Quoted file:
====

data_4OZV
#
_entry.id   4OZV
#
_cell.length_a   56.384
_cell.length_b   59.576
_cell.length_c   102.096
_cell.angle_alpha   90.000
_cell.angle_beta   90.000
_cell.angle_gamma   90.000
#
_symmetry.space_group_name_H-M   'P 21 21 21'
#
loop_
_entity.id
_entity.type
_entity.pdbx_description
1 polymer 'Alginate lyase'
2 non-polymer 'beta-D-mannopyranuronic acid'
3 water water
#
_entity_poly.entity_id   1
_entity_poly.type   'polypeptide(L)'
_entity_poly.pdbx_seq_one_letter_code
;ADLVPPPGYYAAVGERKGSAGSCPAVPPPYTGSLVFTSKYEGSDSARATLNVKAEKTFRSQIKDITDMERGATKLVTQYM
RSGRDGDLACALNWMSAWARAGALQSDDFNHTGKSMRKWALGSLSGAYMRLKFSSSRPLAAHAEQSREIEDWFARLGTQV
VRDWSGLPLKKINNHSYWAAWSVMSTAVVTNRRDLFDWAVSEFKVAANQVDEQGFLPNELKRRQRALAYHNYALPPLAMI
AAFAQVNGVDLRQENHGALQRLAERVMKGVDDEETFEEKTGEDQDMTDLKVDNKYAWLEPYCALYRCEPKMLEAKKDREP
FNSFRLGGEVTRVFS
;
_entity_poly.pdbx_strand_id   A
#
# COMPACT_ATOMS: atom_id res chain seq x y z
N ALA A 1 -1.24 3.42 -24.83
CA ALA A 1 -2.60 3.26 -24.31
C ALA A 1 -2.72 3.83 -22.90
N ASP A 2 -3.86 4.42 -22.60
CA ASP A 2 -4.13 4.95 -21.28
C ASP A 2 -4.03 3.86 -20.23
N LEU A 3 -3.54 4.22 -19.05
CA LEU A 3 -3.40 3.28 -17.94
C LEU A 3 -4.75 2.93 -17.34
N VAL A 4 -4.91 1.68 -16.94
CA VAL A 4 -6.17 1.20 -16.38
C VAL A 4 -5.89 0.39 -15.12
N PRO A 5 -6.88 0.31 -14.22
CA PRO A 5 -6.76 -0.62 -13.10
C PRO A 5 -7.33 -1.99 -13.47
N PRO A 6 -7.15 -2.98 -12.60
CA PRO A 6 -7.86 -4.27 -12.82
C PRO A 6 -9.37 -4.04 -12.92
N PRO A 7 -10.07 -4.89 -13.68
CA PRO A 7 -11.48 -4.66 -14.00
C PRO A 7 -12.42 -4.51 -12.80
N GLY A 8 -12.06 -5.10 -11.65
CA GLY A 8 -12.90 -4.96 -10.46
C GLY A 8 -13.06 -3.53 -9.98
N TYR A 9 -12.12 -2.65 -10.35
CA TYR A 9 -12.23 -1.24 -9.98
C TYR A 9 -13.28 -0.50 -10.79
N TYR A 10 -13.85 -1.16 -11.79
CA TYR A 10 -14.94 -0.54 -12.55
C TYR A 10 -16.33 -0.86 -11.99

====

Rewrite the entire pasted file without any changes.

data_4OZV
#
_entry.id   4OZV
#
_cell.length_a   56.384
_cell.length_b   59.576
_cell.length_c   102.096
_cell.angle_alpha   90.000
_cell.angle_beta   90.000
_cell.angle_gamma   90.000
#
_symmetry.space_group_name_H-M   'P 21 21 21'
#
loop_
_entity.id
_entity.type
_entity.pdbx_description
1 polymer 'Alginate lyase'
2 non-polymer 'beta-D-mannopyranuronic acid'
3 water water
#
_entity_poly.entity_id   1
_entity_poly.type   'polypeptide(L)'
_entity_poly.pdbx_seq_one_letter_code
;ADLVPPPGYYAAVGERKGSAGSCPAVPPPYTGSLVFTSKYEGSDSARATLNVKAEKTFRSQIKDITDMERGATKLVTQYM
RSGRDGDLACALNWMSAWARAGALQSDDFNHTGKSMRKWALGSLSGAYMRLKFSSSRPLAAHAEQSREIEDWFARLGTQV
VRDWSGLPLKKINNHSYWAAWSVMSTAVVTNRRDLFDWAVSEFKVAANQVDEQGFLPNELKRRQRALAYHNYALPPLAMI
AAFAQVNGVDLRQENHGALQRLAERVMKGVDDEETFEEKTGEDQDMTDLKVDNKYAWLEPYCALYRCEPKMLEAKKDREP
FNSFRLGGEVTRVFS
;
_entity_poly.pdbx_strand_id   A
#
# COMPACT_ATOMS: atom_id res chain seq x y z
N ALA A 1 -1.24 3.42 -24.83
CA ALA A 1 -2.60 3.26 -24.31
C ALA A 1 -2.72 3.83 -22.90
N ASP A 2 -3.86 4.42 -22.60
CA ASP A 2 -4.13 4.95 -21.28
C ASP A 2 -4.03 3.86 -20.23
N LEU A 3 -3.54 4.22 -19.05
CA LEU A 3 -3.40 3.28 -17.94
C LEU A 3 -4.75 2.93 -17.34
N VAL A 4 -4.91 1.68 -16.94
CA VAL A 4 -6.17 1.20 -16.38
C VAL A 4 -5.89 0.39 -15.12
N PRO A 5 -6.88 0.31 -14.22
CA PRO A 5 -6.76 -0.62 -13.10
C PRO A 5 -7.33 -1.99 -13.47
N PRO A 6 -7.15 -2.98 -12.60
CA PRO A 6 -7.86 -4.27 -12.82
C PRO A 6 -9.37 -4.04 -12.92
N PRO A 7 -10.07 -4.89 -13.68
CA PRO A 7 -11.48 -4.66 -14.00
C PRO A 7 -12.42 -4.51 -12.80
N GLY A 8 -12.06 -5.10 -11.65
CA GLY A 8 -12.90 -4.96 -10.46
C GLY A 8 -13.06 -3.53 -9.98
N TYR A 9 -12.12 -2.65 -10.35
CA TYR A 9 -12.23 -1.24 -9.98
C TYR A 9 -13.28 -0.50 -10.79
N TYR A 10 -13.85 -1.16 -11.79
CA TYR A 10 -14.94 -0.54 -12.55
C TYR A 10 -16.33 -0.86 -11.99